Hi all! Nice to meet you.
I’m Clare and I was made redundant on 30th November last year from a job I’d only been in for 2 years. I’m not used to being unemployed, if I leave a job it’s usually only to go onto another one. Fortunately I had been there long enough to get some redundancy money so that saw us over Christmas.
I wasn’t expecting to get a job very quickly as it was the Christmas season and employers aren’t looking for new staff at that time, I thought come January something would come up. It didn’t! I’ve found about half a dozen jobs I could apply for, not all in my usual field of bookkeeping and only had one interview since then which I didn’t get. So things aren’t looking so good.
What can we cut down on? My daughter has happily given up on one of her dance classes, she likes tap best and was getting bored of modern dance. But that’s about it. As a single mum, I’ve always tried to work part-time to be home with her as much as possible because after school care is pretty expensive. Her father contributes £65 a month (yes, month!) towards her care, having given up his job and gone “self-employed”. Meaning not much spare cash at any time, so no savings!
The first thing I did was sign on for Unemployment benefits; though it turned out we are a Universal Credit area. This wasn’t as bad as I thought it would be but it has taken a couple of months to get full benefits as my ex-employer paid me some arrears and outstanding holiday pay in December. This also messed up the free school meals application; though I’ve had two refunds from Council Tax as I now get council tax benefit.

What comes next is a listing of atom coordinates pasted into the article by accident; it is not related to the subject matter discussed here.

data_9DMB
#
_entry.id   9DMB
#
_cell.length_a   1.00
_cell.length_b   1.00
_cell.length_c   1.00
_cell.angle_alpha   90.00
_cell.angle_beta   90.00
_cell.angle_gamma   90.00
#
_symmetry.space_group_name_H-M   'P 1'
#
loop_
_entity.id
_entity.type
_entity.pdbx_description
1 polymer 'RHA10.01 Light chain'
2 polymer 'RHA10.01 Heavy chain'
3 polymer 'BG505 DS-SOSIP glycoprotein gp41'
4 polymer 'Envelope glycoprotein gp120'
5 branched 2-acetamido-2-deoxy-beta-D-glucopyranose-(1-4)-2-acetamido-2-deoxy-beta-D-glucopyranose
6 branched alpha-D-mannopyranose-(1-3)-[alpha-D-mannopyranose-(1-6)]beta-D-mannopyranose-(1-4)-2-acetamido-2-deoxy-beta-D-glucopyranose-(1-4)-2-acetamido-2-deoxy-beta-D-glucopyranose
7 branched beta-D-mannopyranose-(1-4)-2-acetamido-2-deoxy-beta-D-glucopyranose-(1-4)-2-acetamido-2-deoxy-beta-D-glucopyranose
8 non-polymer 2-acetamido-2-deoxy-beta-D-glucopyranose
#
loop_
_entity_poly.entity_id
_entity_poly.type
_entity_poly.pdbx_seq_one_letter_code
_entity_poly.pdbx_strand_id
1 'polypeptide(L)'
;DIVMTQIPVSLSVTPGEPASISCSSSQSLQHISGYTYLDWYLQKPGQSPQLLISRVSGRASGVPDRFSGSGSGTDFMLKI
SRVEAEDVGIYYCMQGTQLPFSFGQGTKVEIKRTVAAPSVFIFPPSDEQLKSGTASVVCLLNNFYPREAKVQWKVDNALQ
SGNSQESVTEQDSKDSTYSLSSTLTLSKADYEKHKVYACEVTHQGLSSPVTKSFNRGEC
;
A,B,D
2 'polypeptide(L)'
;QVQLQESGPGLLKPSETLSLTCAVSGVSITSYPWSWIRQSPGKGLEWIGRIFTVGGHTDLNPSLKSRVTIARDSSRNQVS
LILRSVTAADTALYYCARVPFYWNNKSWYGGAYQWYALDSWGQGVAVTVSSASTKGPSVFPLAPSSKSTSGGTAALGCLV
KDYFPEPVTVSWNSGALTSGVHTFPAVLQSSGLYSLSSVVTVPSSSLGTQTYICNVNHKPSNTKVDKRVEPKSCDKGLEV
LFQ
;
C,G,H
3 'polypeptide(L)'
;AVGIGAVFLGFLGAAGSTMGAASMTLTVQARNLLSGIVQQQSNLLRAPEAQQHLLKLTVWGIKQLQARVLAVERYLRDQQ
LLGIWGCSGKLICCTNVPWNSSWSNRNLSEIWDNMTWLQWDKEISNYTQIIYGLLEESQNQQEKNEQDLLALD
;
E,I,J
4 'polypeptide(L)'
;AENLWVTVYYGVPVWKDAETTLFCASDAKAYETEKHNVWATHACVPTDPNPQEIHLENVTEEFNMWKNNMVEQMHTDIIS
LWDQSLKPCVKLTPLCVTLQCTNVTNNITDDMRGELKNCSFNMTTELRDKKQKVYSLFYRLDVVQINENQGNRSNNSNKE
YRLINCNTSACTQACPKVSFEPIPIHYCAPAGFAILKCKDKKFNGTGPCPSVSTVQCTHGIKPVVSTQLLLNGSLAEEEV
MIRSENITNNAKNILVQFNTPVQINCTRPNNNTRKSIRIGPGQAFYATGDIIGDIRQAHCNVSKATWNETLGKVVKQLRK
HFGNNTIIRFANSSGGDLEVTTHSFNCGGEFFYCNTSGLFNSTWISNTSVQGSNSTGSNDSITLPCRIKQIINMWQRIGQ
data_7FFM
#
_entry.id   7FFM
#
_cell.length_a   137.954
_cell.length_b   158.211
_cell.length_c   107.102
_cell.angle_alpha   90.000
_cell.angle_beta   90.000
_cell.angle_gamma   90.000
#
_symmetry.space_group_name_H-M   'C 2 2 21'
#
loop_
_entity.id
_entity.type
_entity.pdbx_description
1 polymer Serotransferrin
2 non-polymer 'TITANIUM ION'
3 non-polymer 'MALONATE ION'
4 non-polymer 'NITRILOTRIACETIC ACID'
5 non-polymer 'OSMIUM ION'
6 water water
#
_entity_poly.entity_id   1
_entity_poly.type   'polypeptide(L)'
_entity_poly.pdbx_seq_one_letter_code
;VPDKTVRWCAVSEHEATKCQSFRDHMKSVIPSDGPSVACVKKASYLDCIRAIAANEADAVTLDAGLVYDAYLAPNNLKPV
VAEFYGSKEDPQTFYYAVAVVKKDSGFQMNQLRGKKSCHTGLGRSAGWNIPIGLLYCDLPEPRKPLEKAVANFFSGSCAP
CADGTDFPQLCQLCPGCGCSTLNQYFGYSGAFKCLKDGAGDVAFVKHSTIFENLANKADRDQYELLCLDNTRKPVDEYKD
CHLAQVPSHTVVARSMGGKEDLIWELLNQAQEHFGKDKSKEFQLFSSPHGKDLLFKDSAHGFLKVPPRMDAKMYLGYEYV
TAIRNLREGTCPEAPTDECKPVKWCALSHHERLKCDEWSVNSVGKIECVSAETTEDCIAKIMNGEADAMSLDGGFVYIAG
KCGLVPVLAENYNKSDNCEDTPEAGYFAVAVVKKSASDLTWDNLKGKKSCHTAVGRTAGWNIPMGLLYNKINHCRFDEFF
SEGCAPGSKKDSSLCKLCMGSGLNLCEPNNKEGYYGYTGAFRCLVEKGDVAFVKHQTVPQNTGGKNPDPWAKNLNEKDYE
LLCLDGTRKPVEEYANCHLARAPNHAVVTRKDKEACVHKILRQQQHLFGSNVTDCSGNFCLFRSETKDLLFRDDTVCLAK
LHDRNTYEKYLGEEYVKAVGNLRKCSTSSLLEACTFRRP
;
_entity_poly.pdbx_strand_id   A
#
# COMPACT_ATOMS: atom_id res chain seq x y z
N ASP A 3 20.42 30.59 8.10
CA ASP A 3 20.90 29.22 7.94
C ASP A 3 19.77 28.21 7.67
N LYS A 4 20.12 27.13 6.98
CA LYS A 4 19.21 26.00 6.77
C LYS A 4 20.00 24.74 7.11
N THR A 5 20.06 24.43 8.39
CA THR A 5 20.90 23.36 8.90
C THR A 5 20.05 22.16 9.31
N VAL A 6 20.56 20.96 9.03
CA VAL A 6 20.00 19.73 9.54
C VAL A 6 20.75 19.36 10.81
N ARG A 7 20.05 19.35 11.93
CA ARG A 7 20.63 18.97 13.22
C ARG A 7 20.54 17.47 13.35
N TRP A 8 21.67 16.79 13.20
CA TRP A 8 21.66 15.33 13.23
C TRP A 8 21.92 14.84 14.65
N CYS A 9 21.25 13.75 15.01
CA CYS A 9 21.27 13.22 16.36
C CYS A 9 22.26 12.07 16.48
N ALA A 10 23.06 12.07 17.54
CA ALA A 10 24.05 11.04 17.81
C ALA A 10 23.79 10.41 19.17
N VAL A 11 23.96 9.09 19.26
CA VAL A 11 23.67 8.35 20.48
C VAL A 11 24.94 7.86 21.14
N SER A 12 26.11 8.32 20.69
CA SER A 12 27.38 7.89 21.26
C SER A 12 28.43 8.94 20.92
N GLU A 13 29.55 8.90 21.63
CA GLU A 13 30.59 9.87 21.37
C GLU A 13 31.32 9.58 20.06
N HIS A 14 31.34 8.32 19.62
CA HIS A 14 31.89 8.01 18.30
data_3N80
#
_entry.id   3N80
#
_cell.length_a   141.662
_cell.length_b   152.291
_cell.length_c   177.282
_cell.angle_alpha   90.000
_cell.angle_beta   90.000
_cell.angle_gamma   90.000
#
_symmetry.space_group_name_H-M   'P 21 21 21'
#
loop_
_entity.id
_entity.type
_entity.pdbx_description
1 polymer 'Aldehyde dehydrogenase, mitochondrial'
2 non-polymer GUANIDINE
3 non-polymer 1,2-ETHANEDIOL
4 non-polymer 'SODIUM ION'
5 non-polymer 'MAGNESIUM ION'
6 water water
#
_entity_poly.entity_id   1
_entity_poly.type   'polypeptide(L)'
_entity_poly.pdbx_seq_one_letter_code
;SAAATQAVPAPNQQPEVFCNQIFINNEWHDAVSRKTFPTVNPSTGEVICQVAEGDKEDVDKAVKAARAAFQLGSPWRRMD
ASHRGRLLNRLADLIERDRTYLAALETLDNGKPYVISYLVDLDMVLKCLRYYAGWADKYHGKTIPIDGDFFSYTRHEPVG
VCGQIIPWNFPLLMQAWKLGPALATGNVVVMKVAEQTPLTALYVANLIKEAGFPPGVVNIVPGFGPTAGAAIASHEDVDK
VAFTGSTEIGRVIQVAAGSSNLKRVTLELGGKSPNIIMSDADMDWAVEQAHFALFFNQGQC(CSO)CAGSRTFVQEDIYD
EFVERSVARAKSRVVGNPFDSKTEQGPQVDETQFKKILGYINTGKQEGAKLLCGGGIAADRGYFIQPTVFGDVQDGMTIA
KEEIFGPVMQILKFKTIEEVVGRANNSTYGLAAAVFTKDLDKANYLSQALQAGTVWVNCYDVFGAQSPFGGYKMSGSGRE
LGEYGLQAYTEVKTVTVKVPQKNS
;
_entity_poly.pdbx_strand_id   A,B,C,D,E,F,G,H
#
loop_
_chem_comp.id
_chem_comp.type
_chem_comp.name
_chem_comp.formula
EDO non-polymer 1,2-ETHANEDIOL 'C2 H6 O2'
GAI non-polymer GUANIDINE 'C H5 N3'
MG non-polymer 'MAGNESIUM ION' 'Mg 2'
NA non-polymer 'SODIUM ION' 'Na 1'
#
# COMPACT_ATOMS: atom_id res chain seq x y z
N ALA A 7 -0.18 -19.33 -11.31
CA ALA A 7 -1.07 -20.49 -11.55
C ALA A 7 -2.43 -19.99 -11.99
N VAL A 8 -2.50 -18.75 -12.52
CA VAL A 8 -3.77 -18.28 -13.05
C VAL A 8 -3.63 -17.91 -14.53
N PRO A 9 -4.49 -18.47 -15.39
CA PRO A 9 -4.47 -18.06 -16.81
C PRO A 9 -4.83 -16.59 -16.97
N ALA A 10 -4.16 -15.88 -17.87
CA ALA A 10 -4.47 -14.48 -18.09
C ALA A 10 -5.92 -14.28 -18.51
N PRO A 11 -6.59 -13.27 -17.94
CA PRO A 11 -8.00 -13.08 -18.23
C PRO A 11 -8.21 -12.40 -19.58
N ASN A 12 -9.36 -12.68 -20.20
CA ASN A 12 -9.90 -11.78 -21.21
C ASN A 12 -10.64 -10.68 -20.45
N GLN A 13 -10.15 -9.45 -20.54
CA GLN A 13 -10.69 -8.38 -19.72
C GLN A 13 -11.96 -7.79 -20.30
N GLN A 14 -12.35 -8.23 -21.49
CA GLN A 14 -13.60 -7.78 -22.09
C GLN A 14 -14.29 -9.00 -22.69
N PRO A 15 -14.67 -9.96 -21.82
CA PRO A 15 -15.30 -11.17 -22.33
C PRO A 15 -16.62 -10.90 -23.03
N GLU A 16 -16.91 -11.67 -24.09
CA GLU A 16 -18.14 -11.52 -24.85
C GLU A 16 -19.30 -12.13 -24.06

The second job was to go through my direct debits. Nothing that I couldn’t manage without there but I thought I’d give my electricity supplier a meter reading. Turns out I was £400 in credit and paying £84 a month to them! Rather a lot for a small two bedroom semi! I immediately requested £200 refund and my direct debit went down to £30 a month. Great saving! I can’t change my supplier at the moment, I’m on a two year fixed tariff which was the cheapest when I last changed. I’ll be looking at that again in a few months when it ends.
So my tips for when you suddenly lose your income or if you are just trying to budget
1. Make sure you are claiming all the benefits you can.
2. Check your outgoings – what can you stop paying?
3. Check you’re not paying too much for your utilities – try a price comparison website
4. Try and cut down on groceries, could you go to a discount supermarket instead or change to supermarket own brands
5. If you have any debts, can you pay them off with savings? If you can’t, and you are really going to have trouble paying them, talk to your lender and see if you could take a payment holiday or pay less. Don’t leave this until the account is in a real mess and you are looking at court proceedings and possible forced bankruptcy.
Then you have to decide what you are going to do next!
You could take some courses and improve your skills and knowledge. The JobCentre could point you in the right direction for free course. Your local college may have courses that are reduced in cost or free if you are unemployed. There are also online courses, some of which are free such as FutureLearn, OpenLearn and Allison courses.
I decided to start this blog to chronicle what I’ve been doing to survive without a job. I’m going to have a go at a few things to see what brings in the best money and how to save the money you have got!